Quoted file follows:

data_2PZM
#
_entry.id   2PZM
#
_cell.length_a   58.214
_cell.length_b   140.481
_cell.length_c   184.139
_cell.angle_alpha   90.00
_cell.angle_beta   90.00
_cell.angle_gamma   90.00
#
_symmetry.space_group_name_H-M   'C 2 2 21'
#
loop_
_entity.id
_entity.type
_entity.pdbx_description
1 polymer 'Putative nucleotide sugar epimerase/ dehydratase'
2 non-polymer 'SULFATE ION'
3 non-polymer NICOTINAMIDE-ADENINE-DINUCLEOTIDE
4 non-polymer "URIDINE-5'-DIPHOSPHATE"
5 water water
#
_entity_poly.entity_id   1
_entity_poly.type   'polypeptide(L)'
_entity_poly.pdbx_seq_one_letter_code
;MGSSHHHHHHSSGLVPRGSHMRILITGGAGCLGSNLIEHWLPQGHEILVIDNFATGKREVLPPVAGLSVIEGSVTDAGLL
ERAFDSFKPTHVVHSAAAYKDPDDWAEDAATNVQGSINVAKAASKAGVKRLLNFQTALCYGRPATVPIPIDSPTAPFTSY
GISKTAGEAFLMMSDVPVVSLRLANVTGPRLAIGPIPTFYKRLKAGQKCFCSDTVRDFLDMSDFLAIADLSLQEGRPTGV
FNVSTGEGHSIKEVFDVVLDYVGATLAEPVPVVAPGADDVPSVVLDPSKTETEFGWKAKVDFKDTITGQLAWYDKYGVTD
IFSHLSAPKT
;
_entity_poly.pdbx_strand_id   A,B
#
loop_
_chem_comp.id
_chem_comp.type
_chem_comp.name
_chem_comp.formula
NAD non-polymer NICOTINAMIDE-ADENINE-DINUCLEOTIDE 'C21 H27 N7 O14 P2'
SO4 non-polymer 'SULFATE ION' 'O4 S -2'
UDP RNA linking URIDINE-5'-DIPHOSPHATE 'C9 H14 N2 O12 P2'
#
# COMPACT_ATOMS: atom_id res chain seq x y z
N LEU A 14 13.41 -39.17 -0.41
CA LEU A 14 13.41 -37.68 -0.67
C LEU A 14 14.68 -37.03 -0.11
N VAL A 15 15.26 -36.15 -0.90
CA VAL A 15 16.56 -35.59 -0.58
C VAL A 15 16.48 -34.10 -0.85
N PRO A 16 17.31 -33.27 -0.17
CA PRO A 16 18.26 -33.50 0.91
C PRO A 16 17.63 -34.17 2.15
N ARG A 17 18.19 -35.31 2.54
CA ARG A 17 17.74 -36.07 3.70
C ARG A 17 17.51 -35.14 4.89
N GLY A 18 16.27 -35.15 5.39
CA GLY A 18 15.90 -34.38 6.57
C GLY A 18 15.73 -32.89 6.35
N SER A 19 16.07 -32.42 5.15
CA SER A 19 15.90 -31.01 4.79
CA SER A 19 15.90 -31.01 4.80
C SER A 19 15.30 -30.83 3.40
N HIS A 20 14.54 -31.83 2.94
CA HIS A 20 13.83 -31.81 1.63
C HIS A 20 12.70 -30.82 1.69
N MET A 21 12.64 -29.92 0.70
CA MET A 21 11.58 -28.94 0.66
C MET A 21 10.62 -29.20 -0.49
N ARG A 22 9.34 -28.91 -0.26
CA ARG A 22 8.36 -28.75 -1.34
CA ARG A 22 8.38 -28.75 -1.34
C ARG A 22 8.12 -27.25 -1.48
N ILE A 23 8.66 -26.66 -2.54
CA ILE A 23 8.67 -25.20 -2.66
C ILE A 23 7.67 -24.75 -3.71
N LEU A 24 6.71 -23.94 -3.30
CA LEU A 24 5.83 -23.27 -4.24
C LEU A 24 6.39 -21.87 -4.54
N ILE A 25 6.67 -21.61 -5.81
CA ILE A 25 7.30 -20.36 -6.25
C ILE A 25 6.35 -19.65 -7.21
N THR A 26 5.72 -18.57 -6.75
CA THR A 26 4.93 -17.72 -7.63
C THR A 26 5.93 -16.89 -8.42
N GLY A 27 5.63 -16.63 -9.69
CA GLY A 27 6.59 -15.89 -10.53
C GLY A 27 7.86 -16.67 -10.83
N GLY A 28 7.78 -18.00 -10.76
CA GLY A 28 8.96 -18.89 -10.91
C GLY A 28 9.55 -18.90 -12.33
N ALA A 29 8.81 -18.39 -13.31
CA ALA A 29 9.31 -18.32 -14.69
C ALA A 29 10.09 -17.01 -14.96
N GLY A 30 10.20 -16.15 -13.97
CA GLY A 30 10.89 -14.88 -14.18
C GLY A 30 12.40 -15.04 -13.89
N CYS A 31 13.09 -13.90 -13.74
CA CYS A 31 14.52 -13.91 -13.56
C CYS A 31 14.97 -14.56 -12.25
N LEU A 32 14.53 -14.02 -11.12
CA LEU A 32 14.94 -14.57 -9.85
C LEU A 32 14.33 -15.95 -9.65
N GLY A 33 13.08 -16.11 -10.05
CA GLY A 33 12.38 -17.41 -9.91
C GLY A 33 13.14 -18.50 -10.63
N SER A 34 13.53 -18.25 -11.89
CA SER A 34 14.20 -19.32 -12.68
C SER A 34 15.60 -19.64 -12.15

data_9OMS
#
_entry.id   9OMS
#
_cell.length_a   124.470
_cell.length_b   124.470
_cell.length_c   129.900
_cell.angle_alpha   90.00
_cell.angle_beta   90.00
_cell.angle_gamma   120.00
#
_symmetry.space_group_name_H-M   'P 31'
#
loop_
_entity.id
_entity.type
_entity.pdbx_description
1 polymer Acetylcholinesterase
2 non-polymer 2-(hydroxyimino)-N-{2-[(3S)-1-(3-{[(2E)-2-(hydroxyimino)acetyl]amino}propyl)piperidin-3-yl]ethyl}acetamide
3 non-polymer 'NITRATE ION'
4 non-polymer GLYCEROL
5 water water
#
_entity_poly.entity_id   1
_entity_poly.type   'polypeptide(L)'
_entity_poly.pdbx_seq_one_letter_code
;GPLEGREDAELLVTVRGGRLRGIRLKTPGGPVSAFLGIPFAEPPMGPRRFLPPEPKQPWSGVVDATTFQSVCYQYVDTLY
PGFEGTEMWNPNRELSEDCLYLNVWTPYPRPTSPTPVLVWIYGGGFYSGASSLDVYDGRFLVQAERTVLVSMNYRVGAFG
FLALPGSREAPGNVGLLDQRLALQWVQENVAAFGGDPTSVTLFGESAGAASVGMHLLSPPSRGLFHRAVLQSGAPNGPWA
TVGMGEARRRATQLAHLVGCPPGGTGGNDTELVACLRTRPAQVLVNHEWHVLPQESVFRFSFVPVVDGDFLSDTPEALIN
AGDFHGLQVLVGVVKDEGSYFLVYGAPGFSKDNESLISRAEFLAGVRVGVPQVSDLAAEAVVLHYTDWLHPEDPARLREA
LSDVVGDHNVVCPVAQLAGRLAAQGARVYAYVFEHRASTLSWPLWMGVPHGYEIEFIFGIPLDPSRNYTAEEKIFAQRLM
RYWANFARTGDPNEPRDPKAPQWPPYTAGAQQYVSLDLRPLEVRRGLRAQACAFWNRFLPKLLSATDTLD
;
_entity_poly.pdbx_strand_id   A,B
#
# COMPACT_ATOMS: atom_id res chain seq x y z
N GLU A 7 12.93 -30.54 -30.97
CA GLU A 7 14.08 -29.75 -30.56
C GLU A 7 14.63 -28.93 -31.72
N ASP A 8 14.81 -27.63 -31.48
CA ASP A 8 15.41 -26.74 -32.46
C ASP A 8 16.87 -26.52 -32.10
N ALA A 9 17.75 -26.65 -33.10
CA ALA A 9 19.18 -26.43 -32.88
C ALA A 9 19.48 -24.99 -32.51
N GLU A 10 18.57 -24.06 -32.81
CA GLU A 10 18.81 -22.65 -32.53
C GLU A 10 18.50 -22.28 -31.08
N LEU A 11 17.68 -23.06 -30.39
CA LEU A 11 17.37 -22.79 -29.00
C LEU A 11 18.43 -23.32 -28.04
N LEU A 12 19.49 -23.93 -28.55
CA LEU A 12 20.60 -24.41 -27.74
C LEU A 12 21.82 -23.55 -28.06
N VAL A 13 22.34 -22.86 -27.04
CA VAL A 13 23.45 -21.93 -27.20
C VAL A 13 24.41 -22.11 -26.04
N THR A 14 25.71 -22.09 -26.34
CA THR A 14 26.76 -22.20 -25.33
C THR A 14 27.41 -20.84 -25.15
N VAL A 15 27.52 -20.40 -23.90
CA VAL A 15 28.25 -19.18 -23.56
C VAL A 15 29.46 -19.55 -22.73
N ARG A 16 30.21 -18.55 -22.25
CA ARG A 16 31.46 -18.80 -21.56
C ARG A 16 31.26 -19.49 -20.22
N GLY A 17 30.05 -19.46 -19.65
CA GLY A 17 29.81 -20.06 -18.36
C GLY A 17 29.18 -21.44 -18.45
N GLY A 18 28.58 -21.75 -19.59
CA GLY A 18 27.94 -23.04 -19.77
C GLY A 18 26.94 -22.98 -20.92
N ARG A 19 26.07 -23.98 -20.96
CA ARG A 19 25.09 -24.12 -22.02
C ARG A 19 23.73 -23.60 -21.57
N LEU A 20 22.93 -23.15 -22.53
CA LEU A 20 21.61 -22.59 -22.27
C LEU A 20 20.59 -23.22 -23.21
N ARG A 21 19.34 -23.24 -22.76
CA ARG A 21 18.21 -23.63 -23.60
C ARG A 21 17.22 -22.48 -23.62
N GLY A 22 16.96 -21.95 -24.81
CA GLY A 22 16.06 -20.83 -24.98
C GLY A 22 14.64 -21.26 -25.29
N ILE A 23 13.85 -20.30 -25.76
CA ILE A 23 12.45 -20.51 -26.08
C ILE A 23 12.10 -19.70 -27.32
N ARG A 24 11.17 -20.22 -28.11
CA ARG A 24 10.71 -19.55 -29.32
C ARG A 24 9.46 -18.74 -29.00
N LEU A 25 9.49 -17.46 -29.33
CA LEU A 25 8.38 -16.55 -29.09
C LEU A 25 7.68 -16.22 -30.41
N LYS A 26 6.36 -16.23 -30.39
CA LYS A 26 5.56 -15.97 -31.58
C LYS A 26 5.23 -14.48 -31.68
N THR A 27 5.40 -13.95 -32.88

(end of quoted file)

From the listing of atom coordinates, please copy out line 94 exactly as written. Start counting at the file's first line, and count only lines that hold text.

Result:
C ALA A 29 10.09 -17.01 -14.96